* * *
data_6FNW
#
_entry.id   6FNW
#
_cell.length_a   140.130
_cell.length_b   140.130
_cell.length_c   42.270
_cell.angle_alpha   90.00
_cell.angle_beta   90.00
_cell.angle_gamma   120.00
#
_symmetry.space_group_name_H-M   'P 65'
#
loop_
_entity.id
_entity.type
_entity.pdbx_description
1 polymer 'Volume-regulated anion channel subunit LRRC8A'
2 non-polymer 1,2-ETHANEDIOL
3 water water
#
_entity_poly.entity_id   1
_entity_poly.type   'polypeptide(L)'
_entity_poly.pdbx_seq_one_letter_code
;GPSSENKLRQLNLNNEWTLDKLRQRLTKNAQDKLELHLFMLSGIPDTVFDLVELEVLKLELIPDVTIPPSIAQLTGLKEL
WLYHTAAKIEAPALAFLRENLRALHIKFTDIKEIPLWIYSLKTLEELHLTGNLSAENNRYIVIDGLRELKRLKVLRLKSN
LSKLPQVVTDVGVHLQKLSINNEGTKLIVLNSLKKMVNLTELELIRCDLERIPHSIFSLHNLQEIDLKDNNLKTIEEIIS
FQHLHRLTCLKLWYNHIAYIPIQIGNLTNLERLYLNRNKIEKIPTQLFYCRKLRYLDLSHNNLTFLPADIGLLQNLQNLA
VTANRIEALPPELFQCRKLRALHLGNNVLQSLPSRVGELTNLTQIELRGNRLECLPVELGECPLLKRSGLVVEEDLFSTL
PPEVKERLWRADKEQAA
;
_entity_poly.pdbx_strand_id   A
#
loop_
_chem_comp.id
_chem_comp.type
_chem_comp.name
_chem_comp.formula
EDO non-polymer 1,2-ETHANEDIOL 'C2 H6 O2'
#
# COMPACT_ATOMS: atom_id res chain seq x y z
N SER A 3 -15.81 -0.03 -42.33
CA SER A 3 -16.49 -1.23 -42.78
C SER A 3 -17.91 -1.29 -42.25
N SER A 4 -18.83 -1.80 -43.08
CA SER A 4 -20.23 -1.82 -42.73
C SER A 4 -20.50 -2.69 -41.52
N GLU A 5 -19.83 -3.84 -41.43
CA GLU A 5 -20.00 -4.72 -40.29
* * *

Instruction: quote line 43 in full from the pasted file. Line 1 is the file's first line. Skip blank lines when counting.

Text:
CA SER A 3 -16.49 -1.23 -42.78